Mesophotic coral reef

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A Mesophotic coral reef, from meso meaning middle and photic meaning light, is characterised by the presence of both light dependent coral and algae, and organisms that can be found in water with low light penetration. They normally grow between 30 to 40 metres (130 ft) and up to 150 metres (490 ft) in tropical and subtropical water. The most common species at the mesophotic level are corals, sponges and algae. The corals ranges can overlap with Deep-water coral but are distinguished by the presence of zooxanthellae and their requirement for light. They can also be thought of as part of shallow water coral ecosystems, and a crossover of coral species between the two is common. It is thought that these corals could be used as sources for reseeding shallow water coral species.[1]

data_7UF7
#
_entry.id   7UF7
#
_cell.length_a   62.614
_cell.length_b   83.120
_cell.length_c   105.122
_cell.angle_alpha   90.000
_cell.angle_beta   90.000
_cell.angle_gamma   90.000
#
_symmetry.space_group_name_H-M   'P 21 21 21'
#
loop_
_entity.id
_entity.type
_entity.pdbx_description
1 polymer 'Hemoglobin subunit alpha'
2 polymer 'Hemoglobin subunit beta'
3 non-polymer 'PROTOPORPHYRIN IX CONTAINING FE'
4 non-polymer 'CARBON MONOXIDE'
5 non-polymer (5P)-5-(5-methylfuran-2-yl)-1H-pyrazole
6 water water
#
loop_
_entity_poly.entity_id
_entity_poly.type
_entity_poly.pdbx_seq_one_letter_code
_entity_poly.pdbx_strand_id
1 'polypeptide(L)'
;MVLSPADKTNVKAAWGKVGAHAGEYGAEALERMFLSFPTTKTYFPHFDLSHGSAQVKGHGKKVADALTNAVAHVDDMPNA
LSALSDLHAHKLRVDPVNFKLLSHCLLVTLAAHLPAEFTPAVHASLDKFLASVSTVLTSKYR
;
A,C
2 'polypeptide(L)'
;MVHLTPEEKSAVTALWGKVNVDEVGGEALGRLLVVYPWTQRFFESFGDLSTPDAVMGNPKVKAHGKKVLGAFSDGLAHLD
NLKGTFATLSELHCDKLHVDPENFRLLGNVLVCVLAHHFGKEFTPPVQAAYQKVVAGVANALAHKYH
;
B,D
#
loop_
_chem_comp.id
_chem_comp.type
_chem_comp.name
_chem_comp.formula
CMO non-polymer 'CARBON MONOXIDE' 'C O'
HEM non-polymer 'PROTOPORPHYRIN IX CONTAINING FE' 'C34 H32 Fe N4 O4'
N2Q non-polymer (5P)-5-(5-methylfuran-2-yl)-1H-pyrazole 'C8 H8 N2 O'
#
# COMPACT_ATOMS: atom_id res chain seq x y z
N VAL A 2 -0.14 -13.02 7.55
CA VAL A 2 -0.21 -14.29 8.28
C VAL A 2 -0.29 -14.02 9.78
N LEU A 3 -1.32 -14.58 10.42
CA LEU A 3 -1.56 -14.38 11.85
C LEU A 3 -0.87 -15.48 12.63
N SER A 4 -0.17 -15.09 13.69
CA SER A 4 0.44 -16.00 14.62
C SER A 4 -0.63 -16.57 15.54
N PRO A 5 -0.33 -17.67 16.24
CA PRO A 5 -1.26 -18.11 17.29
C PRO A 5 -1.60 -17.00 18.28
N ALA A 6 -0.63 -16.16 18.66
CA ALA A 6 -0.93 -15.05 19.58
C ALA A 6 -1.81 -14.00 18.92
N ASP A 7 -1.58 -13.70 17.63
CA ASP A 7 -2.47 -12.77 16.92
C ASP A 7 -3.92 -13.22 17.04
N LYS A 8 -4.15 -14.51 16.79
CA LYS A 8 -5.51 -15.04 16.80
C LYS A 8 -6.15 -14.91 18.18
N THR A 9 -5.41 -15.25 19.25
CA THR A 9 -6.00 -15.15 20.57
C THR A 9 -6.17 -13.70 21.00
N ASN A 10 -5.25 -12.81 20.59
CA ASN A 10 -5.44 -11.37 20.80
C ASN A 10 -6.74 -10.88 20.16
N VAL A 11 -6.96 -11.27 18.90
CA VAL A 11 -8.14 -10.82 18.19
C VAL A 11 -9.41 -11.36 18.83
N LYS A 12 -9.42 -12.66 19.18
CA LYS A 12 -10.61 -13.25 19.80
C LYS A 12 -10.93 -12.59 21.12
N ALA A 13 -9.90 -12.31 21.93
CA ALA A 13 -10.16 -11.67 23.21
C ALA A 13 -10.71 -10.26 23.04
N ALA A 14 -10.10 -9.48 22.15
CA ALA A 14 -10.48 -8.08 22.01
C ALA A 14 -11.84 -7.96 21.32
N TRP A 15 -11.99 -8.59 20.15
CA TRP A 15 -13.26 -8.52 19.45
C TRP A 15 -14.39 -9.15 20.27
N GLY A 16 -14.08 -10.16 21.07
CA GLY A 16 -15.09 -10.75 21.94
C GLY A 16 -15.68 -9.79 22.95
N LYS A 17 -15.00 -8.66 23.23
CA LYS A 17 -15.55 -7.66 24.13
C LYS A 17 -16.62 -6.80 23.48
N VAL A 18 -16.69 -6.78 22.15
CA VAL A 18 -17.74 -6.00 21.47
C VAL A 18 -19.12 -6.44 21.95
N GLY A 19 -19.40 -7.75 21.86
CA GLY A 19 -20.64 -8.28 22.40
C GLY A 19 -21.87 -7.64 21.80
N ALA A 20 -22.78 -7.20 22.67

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  1. ^ Baker, E.K., Puglise, K.A., Harris, P.T., 2016. Mesophotic Coral Ecosystems — A lifeboat for coral reefs? The United Nations Environment Programme and GRID-Arendal, Nairobi and Arendal, 98 pp.